Acoustic World Atlas by Thomas Gerwin
Installation at ZKM, Karlsruhe, Germany

Produced by
Electronic Music Foundation

Ear to the Earth 2006
Global Mix

Thursday, October 12, 2006, 8pm
3ld Art & Technology Center
Greenwich Street

During the last decades of the 20th century, we came increasingly to view the world as a global village in which all of our lives are intertwined. That view generated a new approach to mapping the world in sound (as well as image) where all of the sounds of the world could be mixed, sampled, and heard within one composition. This concert presented several representations of that holistic view. John Cage's Williams Mix was the first musical composition to represent the whole world. Thomas Gerwin presented a new version of the Acoustic World Atlas. Robert Rowe devised an algorithm to read through the Freesound catalog of sounds from around the world. David Dunn created an imaginary ecology of sounds from around the world.

PROGRAM

Williams Mix ..............................................................................................................................John Cage

e-Scape No. 3.....................................................................................................................Thomas Gerwin

Freesound Mix.........................................................................................................................Robert Rowe

Driven Behaviors.......................................................................................................................David Dunn

ABOUT THE MUSIC

John Cage : Williams Mix
In 1951, John Cage and David Tudor, with financial support from their friend Paul Williams, launched the Project for Music for Magnetic Tape. Tape recorders had just become available and Cage was eager to explore their potential for music. Cage's Williams Mix, composed with assistance from Earle Brown, was finished in 1952. It was the prototypical world-at-a-glance composition, for which Cage, with the help of Louis and Bebe Barron, had collected a library of bits of tape cataloged as city sounds, country sounds, electronic sounds, manually-produced sounds, wind-produced sounds (including voice), and soft sounds requiring amplification to be heard. Selections from the library were chosen randomly and edited randomly and then placed in a succession according to a randomly-devised plan. Eight tracks were originally made, then eventually mixed down to one two-track tape.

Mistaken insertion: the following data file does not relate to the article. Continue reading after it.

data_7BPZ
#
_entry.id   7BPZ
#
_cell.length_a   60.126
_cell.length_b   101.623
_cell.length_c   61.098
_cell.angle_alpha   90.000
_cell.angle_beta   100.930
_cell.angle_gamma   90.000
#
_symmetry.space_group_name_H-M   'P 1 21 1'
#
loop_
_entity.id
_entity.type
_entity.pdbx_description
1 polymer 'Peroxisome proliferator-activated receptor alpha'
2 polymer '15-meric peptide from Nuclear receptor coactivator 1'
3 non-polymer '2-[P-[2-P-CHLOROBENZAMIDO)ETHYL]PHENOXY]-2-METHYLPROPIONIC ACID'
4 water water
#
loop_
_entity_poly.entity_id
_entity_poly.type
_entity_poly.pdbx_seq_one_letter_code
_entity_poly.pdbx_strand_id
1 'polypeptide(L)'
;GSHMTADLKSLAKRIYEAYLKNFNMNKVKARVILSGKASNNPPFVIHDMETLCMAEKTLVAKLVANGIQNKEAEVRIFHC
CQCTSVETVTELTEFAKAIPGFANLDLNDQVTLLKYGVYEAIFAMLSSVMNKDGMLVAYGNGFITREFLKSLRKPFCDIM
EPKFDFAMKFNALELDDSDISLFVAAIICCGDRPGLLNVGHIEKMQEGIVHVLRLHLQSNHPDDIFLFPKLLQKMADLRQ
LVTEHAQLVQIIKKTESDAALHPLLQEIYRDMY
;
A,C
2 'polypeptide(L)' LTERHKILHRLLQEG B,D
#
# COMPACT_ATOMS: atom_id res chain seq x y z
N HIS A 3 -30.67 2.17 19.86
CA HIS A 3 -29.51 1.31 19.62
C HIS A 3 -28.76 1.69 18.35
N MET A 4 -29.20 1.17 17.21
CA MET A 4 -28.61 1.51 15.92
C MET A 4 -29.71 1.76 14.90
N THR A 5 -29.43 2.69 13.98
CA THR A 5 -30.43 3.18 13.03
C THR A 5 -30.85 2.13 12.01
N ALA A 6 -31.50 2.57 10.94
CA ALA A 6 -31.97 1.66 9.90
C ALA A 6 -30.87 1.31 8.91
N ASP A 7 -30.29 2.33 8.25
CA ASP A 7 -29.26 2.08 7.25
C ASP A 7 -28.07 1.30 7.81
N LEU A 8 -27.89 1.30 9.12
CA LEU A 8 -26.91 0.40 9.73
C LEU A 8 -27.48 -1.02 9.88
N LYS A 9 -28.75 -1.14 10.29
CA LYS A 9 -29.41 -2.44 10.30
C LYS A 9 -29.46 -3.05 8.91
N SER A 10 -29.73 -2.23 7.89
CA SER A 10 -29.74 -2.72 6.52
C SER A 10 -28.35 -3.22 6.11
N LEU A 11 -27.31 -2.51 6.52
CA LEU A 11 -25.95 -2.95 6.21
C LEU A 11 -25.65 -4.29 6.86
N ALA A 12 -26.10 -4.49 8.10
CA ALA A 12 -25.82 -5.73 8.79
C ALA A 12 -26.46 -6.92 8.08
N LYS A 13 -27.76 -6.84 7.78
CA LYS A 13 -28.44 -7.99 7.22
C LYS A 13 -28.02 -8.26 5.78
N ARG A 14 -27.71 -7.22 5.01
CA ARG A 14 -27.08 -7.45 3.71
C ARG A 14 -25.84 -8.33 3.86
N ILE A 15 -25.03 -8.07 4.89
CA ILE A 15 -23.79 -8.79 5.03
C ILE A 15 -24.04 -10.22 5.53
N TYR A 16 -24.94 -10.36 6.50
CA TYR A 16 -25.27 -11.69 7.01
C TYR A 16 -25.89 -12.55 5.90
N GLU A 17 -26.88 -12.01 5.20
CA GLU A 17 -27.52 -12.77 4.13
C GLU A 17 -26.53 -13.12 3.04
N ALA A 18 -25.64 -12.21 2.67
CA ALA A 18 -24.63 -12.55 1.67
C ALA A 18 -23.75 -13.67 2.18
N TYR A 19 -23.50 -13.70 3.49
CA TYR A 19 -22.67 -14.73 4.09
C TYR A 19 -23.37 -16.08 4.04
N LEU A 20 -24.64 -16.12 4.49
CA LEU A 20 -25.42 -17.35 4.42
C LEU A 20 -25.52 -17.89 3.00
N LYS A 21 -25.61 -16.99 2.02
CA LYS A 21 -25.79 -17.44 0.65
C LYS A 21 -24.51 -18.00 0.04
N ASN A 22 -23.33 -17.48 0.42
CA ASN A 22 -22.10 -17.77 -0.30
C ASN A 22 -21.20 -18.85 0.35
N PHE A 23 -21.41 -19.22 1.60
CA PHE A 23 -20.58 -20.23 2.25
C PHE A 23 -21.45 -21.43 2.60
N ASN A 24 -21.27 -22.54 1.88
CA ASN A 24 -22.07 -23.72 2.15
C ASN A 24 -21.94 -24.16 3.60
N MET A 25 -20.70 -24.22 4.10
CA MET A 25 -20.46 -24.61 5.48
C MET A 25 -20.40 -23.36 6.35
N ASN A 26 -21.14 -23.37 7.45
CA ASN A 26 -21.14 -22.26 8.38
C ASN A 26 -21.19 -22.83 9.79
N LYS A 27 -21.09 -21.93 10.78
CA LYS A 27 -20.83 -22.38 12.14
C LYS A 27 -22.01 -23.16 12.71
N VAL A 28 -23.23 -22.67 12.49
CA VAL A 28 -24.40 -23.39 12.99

Thomas Gerwin : e-Scape No. 3
"I am keen to merge, mix and counterpoint the wonderful sounds of the world which are part of the AWA instrument ..." The Acoustic World Atlas is an interactive sound installation that Thomas Gerwin created in 1997 for the Media Museum of the Center for Arts and Media Technology (ZKM) in Karlsruhe, Germany. It enables a performer to spontaneously access more than 200 pre-composed soundfiles from all over the world. In this way, AWA is both a compendium of the sounds of the world and a musical instrument at the same time. Gerwin will perform a new composition, created especially for Ear to the Earth.

Robert Rowe: Freesound Mix

"Freesound Mix is composed from live processing of sampled sounds submitted from designers around the world to the Freesound site in Barcelona, Spain. Contributors have been tagging samples for this performance over the preceding six months, and may well be doing so during the performance itself. Tagged samples are automatically downloaded from the site and blended into this mix, using effects processing, mixing, and synthesis techniques programmed by the composer. As such, the work represents the communal effort of all those contributors, who are submitting sounds that represent their sonic environment. The names and locations of contributors will be shown on a monitor as their samples appear in the mix."

David Dunn: Driven Behaviors

"Several years ago I spent time living on a houseboat deep into the Atchafalya Basin of Louisiana. Nights were spent making forays into the swamp to record continuous night sounds without interruption. One of the most striking features of this sound world was the abrupt transition between distinct collectives of sound makers. One group would hold center stage for hours and then suddenly fade to silence. Within minutes a whole new cast of sonic actors replaced them. The dynamic quality of these dense soundscapes, their abrupt transitions, and fantastic spatial motion, impressed upon me a sense that, beyond the communicative agenda of individual living sound generators, there was some underlying emergent logic at work to drive them into a global patterning. "